The failed test was only revealed during the Winter Olympics, and it remains unclear whether the doping test controversy will see the medal revoked.
The scandal continues to delay the awarding of medals to the three teams, silver for the American team and bronze for the Japanese team.
“The decision on the results of the ROC team in the team figure skating event can only be made…after a final decision on the merits of the case has been made,” the ITA said. .
The case will be heard by the Court of Arbitration for Sport (CAS), with a decision needed before the figure skating star’s next event – the women’s singles short program – on Tuesday, in which she is favorite to win gold.
During this hearing, the International Olympic Committee (IOC) will challenge the decision of the Russian Anti-Doping Agency (RUSADA) to lift the provisional suspension of the skater, according to the ITA.
Responding to the controversy, the ROC said Valieva had “repeatedly taken doping tests” while already in Beijing, adding that it was taking steps to keep Valieva’s “honestly earned” gold.
“The doping test of an athlete who tested positive does not apply to the period of the Olympic Games. At the same time, the athlete repeatedly passed doping tests before and after December 25, 2021 , including when he was already in Beijing during the figure skating tournament. . All results are negative,” the ROC statement read.
“The Russian Olympic Committee is taking comprehensive measures to protect the rights and interests of ROC team members and to retain the honestly won Olympic gold medal.”
Why was Valieva allowed to compete?
The ITA, which runs the anti-doping program for the Beijing Winter Olympics, said Valieva’s drug sample was taken at the Russian Figure Skating Championships in St Petersburg on December 25.
However, it wasn’t until February 8 that a Swedish lab reported that it had detected a banned substance – a day after the ROC won gold in the team event in Beijing.
Hormonal and metabolic modulators are a class of drugs banned by the WADA due to evidence that athletes use them to improve performance, as they can increase blood flow and improve endurance.
Valieva was immediately provisionally suspended by the Russian anti-doping agency, which automatically bans athletes from participating in all sports.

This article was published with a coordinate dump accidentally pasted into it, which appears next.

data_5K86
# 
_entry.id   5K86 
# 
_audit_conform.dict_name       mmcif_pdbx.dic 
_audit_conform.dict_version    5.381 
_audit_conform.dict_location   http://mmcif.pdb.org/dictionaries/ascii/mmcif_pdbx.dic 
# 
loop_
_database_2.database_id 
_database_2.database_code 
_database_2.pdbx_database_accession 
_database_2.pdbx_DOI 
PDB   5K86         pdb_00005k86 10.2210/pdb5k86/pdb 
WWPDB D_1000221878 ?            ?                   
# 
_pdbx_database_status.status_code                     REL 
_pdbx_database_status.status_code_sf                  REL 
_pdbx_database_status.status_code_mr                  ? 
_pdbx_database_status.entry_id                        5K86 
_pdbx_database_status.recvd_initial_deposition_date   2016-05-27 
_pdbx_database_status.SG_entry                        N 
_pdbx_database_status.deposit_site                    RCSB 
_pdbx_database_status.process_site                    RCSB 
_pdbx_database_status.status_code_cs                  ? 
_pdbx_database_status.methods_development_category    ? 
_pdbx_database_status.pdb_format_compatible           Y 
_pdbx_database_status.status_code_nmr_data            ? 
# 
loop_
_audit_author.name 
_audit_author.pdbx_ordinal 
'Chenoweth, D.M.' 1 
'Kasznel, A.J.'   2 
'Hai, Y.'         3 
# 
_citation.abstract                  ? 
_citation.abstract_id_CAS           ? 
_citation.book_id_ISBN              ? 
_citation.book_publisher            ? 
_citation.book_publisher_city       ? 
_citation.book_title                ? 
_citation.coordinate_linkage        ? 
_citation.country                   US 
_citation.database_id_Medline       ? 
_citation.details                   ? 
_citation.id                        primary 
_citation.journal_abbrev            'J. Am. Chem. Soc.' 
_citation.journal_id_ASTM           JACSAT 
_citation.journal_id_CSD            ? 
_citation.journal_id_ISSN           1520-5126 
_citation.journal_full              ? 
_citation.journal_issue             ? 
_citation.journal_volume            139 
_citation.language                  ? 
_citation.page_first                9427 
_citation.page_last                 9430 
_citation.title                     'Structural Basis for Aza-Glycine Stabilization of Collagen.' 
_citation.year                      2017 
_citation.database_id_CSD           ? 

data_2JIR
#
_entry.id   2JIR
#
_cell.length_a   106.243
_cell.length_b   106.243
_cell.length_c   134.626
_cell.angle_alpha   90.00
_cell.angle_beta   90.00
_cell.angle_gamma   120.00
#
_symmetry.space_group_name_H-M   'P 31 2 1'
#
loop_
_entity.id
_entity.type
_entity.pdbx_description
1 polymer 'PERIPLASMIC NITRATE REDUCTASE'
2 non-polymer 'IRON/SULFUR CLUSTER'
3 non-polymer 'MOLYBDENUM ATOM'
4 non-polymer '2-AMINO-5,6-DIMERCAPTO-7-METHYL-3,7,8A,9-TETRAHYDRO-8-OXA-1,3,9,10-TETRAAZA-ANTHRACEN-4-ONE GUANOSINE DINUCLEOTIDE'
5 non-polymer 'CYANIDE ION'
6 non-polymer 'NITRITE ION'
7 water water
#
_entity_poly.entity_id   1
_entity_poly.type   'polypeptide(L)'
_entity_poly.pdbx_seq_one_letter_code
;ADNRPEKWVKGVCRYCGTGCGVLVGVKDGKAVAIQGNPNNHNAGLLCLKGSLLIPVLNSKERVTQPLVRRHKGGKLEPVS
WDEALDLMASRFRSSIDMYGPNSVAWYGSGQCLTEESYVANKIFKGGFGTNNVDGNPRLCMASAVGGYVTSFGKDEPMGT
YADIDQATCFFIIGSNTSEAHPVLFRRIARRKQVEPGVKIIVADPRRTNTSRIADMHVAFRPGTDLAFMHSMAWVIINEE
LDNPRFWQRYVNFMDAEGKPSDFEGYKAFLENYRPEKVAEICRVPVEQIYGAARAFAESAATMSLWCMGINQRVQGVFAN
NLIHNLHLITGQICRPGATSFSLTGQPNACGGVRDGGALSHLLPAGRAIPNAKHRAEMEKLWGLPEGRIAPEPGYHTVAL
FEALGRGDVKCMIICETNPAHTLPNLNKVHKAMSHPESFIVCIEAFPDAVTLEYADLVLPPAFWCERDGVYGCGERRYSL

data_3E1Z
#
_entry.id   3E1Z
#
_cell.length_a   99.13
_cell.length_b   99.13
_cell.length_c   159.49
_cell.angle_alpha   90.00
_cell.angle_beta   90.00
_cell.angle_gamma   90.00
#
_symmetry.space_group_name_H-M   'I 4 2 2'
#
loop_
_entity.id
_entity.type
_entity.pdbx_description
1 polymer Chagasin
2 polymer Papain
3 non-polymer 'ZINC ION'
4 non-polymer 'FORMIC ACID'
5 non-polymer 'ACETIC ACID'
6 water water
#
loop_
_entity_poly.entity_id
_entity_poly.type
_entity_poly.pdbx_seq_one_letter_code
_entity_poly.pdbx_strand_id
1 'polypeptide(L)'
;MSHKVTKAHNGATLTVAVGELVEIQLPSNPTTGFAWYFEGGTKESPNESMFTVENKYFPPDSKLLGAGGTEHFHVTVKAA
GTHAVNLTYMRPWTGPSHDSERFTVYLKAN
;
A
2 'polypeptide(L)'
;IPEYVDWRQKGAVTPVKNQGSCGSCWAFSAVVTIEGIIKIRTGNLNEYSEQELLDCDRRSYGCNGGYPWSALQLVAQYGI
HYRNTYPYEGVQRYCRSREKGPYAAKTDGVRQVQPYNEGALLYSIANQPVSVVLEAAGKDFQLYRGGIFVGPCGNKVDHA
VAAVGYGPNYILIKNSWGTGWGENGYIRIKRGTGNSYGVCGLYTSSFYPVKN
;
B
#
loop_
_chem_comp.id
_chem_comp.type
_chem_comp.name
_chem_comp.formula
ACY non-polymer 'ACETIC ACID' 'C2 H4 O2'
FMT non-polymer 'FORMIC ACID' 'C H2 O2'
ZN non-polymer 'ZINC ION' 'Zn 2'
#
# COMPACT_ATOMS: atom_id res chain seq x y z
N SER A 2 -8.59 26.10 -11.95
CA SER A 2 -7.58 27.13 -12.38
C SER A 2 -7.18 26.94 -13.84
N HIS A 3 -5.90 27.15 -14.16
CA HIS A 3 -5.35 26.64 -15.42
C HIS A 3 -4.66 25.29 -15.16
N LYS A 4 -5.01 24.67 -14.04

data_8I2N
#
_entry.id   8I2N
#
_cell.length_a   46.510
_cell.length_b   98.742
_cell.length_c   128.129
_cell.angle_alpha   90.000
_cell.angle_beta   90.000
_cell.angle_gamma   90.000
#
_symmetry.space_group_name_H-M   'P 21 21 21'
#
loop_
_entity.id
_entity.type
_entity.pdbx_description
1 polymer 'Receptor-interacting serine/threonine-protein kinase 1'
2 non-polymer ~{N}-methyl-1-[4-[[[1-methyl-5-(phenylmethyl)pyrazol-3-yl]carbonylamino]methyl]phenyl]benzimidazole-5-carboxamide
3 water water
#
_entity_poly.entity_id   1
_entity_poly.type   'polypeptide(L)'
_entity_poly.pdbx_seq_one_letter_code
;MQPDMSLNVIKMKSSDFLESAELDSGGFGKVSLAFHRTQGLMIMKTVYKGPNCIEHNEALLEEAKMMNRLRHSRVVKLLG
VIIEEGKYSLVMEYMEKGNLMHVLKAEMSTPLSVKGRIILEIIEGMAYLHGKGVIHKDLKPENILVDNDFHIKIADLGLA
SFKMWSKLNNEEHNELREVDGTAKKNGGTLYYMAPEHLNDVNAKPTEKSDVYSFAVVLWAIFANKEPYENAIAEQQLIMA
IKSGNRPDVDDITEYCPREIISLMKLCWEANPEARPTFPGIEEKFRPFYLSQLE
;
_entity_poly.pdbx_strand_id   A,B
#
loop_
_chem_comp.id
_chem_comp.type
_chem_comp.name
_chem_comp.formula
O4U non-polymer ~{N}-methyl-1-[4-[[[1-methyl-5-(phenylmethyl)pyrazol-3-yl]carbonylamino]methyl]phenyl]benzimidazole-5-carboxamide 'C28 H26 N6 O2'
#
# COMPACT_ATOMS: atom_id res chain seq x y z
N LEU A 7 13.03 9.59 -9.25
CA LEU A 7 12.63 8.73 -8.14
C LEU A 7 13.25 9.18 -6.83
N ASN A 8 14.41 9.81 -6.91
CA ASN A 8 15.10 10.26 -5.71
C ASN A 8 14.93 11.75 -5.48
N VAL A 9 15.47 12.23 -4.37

The figure skater challenged the suspension on Feb. 9, and in a hearing the same day, Russia’s anti-doping agency decided to lift the interim ban, allowing her to continue competing at the Olympics, according to the ITA.
At 15, Valieva is underage and therefore considered a “protected person” under the World Anti-Doping Code, which means her name does not need to be released to the public.
The ITA said it released its identity following media reports naming it based on “unofficial information”, and the ITA said it “recognizes the need for official information due to heightened public interest”.
The IOC “looks at the entourage”
Russian athletes cannot compete in the Olympics under their country’s name due to IOC and WADA sanctions following the country’s “systemic manipulation” of anti-doping rules during the 2014 Sochi Games.
Speaking to reporters on Friday, IOC spokesman Mark Adams said the governing body wanted to “speed up” the deal.
“We hope the whole issue can be expedited for the benefit of every athlete, not just Russians, but also for the benefit of all competing athletes,” he said.
According to the Olympic website, this commission “advises the IOC Session, the IOC Executive Board and the IOC President on the support and protection of clean athletes”.
“We realized some time ago that it is very, very important that all the people, the coaches, the doctors and everyone around the athlete – it is important that they also have their responsibility,” said said Adams on Friday.
“And by the way, we don’t just look at the athletes involved in these cases, we look at the entourage. It’s very important, but I really don’t want to talk much more about this subject because it gets lost in the discussion. the case and I can’t do this, I’m afraid.”
The International Skating Union said it would also exercise its right to appeal RUSADA’s decision to lift the ban on competition “and request CAS to reinstate the provisional suspension”.
On Friday, Kremlin spokesman Dmitry Peskov said there was a “misunderstanding” over Valieva’s positive test as he offered the figure skater full support.
“We have great respect for WADA and the IOC,” Peskov told reporters on a conference call.
“They are dealing with this situation at the moment. Let’s not rush, let’s wait for the end of the procedures and the decision of the IOC. For now, we all support our Kamila Valieva and wish her success.”
Asked if the Kremlin has any questions for Russian sports officials about the situation, Peskov said: “The Kremlin has no questions at the moment. The Kremlin appeals to everyone: let’s wait Our sports officials are doing their job.
“We are convinced that there has been some kind of misunderstanding. Our sports officials have questions about the timing of the Valieva sample test… but we do not comment and do not want to comment on the situation, we await the completion of the procedure.”
CNN’s Rebecca Wright, Christine Brennan and Nathan Hodge contributed reporting.